Antitrust authorities devote significant resources to reviewing proposed business mergers for possible anticompetitive effects such as higher consumer prices. But there has been little evaluation of whether mergers that have been implemented result in higher consumer prices. Absent this information, it is impossible to determine whether antitrust policies are either too stringent or too restrained.

A recent study selected from approved mergers those that, prior to approval, had appeared the most likely to result in price increases. The study then evaluated a sample of five of those mergers some time after they had been completed. The merged firms had produced brand-name products that were virtually interchangeable in the market segment they targeted. To take into account any changes that happened to coincide with the merger (and could therefore be confounding factors in the analysis), the study used the corresponding generic products within the industry as a control group. Generics were regarded as suitable because they shared many of the same inputs—though not advertising—with the brand-name products of the merged companies, but would not have been treated by committed purchasers of brand-name products as equally good substitutes for those products. Thus prices for generics would probably remain relatively unaffected by price increases resulting from the merger.

The study found that four of the five mergers in the sample resulted in some increases in consumer prices. The estimated price increases were relatively small, typically between 3 and 7 percent. However, given that the mergers were in industries that conduct a large amount of commerce, the implied total cash transfer from consumers to manufacturers is substantial. 

Because the study has some limitations, it would be premature to conclude that the mergers, from which the sample studied was selected, were on balance, harmful to consumers. The study examined only the consequences of failures to block mergers that might usefully have been blocked. It did not analyze the consequences of rejecting mergers that would not have resulted in higher prices. This raises the possibility that in allowing mergers that turn out to be anticompetitive—as evidenced by resulting price increases, for example—governments may also allow many mergers that turn out to be efficient but would have been challenged under a stricter antitrust policy.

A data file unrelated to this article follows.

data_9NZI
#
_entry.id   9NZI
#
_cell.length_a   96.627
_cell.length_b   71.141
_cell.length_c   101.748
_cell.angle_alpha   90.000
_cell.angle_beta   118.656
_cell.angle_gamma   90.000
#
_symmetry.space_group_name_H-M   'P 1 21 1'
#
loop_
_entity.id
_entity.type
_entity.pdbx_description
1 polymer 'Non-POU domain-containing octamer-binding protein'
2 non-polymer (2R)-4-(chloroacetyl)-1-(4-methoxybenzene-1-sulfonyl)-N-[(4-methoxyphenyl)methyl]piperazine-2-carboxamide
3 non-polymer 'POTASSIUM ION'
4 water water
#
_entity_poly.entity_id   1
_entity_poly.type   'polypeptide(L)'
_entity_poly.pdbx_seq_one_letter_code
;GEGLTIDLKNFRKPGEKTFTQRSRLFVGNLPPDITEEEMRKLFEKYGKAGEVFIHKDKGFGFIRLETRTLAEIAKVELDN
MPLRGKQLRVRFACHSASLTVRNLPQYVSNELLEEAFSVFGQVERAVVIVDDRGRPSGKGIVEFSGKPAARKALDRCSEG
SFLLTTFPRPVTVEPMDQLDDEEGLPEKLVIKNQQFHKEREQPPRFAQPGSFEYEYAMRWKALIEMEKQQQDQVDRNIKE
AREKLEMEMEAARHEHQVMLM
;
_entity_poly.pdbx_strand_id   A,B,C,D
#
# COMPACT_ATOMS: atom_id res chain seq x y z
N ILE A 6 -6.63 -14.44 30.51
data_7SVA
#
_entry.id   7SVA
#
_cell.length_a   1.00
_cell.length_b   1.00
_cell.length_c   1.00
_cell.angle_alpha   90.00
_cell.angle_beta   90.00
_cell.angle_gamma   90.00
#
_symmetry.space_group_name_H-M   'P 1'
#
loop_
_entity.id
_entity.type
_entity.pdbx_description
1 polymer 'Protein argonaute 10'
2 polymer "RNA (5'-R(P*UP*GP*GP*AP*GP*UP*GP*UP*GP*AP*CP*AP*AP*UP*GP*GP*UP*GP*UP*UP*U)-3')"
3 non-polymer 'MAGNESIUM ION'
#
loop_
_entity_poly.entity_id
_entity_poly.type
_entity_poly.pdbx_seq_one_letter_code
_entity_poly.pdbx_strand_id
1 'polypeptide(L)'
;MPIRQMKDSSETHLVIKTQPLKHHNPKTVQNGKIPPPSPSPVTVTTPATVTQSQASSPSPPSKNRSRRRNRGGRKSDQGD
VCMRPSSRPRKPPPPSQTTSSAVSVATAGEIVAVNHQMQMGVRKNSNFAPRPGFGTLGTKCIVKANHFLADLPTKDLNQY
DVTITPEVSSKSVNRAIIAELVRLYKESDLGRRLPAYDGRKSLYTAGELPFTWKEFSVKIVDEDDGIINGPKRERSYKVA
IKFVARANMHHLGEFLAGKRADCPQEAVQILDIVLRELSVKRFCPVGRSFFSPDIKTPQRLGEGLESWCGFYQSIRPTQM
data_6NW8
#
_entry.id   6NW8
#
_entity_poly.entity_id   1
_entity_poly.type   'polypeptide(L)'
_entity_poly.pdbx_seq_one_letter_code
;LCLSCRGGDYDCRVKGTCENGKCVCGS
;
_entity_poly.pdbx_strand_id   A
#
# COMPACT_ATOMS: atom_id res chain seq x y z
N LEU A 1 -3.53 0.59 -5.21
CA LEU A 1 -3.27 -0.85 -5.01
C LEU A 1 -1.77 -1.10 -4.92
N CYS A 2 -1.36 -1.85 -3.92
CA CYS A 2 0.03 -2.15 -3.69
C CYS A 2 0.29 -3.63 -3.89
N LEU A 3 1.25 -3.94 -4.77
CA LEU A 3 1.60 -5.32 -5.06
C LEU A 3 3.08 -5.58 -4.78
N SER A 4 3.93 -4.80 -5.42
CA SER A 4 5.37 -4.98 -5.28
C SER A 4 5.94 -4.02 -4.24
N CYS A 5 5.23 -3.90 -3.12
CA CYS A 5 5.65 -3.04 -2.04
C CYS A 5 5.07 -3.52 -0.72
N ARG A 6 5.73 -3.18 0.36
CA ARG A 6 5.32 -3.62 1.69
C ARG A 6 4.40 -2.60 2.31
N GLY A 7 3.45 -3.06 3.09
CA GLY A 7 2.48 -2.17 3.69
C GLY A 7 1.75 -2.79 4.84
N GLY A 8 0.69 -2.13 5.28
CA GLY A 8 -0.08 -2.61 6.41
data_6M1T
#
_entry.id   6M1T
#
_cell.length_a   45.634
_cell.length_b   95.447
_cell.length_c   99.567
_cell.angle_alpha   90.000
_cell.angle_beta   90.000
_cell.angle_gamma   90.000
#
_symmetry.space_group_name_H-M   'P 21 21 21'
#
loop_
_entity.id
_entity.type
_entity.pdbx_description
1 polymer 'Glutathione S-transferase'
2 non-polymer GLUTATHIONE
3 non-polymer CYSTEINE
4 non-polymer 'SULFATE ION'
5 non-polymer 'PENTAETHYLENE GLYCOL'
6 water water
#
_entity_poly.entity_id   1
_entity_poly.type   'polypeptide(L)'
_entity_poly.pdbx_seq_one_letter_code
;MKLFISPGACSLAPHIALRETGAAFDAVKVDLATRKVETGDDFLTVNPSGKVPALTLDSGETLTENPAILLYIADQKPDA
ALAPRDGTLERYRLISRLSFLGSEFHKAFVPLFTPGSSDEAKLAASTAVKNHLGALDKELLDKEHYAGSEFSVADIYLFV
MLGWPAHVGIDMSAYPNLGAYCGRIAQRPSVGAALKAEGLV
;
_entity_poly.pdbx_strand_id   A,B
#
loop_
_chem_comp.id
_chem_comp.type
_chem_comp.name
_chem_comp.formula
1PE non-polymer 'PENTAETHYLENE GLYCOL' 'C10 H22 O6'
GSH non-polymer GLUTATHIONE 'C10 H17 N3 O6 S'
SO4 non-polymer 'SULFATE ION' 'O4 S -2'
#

The final paragraph serves primarily to

illustrate how some approved mergers that resulted in anticompetitive price increases benefited consumers in the long run.

argue that some anticompetitive mergers will be approved even under the most stringent of antitrust regulations.

criticize the authors of the study on mergers for failing to consider the specific y regulations governing antitrust policy and practice.

suggest that the study on mergers provides insufficient information to assess whether antitrust policies are either too stringent or too restrained.

imply that the authors of the study on mergers are incorrect in their assertion that the mergers they examined resulted in a net harm to consumers.


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